Bubbles in Magmas

Module by Chuck Connor, University of South Florida, Tampa. This cover page by Ali Furmall, USF, now at U. Oregon.

This activity was selected for the On the Cutting Edge Exemplary Teaching Collection

Resources in this top level collection a) must have scored Exemplary or Very Good in all five review categories, and must also rate as “Exemplary” in at least three of the five categories. The five categories included in the peer review process are

  • Scientific Accuracy
  • Alignment of Learning Goals, Activities, and Assessments
  • Pedagogic Effectiveness
  • Robustness (usability and dependability of all components)
  • Completeness of the ActivitySheet web page

For more information about the peer review process itself, please see http://serc.carleton.edu/NAGTWorkshops/review.html.

This page first made public: Oct 25, 2007

This material is replicated on a number of sites as part of the SERC Pedagogic Service Project


In this Spreadsheets Across the Curriculum activity, students are introduced to the process of bubble formation and rise within a magma. The ideal gas law is utilized to illustrate the change in volume of an individual bubble as it rises through the magma. Forces acting on the bubble (gravitational, viscous, and buoyant) determine the bubble's velocity. This is a self-paced activity in which students follow a PowerPoint presentation to create spreadsheets and graphs using Excel.

Learning Goals

Students will:
  • Use the Ideal Gas Law to make estimations regarding the growth and rise of bubbles in magmas.
  • Make use of unit conversions involving moles.
  • Calculate the net forces acting on an individual bubble.
  • Calculate the terminal velocity of the bubble.
  • Calculate the change in volume of the bubble as a function of depth.
  • Develop a spreadsheet to carry out a calculation.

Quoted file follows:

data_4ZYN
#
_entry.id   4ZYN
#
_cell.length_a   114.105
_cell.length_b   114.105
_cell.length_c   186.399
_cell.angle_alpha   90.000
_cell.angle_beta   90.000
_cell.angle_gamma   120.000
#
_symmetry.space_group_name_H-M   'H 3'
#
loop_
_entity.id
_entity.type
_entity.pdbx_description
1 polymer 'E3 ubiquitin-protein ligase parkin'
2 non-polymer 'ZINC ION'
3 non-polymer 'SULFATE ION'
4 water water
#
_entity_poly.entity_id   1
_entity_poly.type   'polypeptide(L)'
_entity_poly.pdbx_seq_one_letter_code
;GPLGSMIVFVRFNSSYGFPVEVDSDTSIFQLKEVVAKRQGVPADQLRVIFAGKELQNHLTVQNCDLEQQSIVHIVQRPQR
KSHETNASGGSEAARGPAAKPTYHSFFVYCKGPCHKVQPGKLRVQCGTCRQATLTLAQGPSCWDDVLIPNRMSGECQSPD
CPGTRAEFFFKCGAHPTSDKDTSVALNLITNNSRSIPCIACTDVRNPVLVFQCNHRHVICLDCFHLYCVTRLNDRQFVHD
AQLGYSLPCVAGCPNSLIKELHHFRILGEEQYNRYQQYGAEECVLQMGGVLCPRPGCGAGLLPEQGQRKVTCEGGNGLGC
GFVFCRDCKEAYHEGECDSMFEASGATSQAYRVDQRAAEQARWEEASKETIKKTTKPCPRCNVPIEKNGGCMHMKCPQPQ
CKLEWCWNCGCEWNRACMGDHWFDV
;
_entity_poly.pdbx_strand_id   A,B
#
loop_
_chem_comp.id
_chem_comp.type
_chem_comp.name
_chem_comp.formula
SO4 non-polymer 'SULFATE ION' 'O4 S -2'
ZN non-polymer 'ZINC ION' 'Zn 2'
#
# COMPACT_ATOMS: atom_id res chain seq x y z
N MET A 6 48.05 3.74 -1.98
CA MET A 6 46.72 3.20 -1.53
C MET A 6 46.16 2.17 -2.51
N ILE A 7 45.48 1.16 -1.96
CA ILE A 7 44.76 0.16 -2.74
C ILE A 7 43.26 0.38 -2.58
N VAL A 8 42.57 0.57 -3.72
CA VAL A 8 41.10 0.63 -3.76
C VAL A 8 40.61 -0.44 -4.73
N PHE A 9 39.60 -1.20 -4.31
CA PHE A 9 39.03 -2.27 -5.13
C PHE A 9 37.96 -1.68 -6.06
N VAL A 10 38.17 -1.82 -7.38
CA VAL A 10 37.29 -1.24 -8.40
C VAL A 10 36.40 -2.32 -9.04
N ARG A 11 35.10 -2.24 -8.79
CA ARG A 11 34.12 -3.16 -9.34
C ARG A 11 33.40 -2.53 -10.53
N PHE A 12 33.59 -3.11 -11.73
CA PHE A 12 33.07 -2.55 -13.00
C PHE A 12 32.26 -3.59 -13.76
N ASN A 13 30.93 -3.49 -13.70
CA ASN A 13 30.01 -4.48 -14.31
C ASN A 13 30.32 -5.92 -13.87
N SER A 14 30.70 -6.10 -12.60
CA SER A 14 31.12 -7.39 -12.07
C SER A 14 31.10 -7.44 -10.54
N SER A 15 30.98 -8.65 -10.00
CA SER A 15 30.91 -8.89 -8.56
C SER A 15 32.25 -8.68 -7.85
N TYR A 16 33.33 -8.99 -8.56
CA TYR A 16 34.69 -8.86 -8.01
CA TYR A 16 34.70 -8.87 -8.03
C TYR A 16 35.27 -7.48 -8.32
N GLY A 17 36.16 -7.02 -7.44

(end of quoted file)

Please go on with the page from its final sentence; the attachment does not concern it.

In the process the students will:
  • Increase their skill at unit conversions.
  • Recognize the relationship between volume and pressure in an ideal gas.
  • Be introduced to (or be reminded of) the various forces acting an object as it rises or falls through a medium.
  • Identify the relationship between net force and terminal velocity.

Context for Use

Equipment: Each student or pair of students needs a computer with Excel and PowerPoint.

Classes: This module has been used in an Introductory Physical Volcanology course with upper level undergraduates.

In the class, the module was introduced during lab to be completed as homework due the following week. Students turned in hard-copies of the Excel spreadsheets and graphs, as well as their working Excel files. This worked well for junior and senior level students with excellent quantitative skills.

Description and Teaching Materials

Powerpoint SSAC-pv2007.QE522.CC2.1-student (PowerPoint 1.8MB Dec6 07) ]

If the embedded spreadsheets are not visible, save the PowerPoint file to disk and open it from there.

This PowerPoint file is the student version of the module. An instructor version is available by request. The instructor version includes the completed spreadsheet. Send your request to Len Vacher (vacher@usf.edu) by filling out and submitting the Instructor Module Request Form.

Teaching Notes and Tips

This module, like the others in this collection, works best if coordinated with lecture and lab material.

If students have difficulty in getting their equations to produce the correct numbers in the orange cells – especially if their results are off by orders of magnitude – tell them to check their unit conversions. You cannot ever emphasize unit conversions enough.

Some students jump ahead to the end-of-module assignments without working through the main part of the module carefully. Those students have trouble.


The end-of-module questions can be used for assessment.

The instructor version contains a pre-test

References and Resources

Hurwitz, S., and O. Navon, 1994, Bubble nucleation in rhyolitic melts: experiments at high pressure, temperature, and water content. Earth and Planetary Science Letters 122: 267-280. [a very comprehensive introduction to essential research about bubbles in magmas].

Cashman, K.V. and Mangan, M.T., 1994, Physical aspects of magmatic degassing II. Constraints on vesiculation processes from textural studies of eruptive products. Reviews in Mineralogy, 30: 447-478. [a starting point for understanding bubbles in rocks]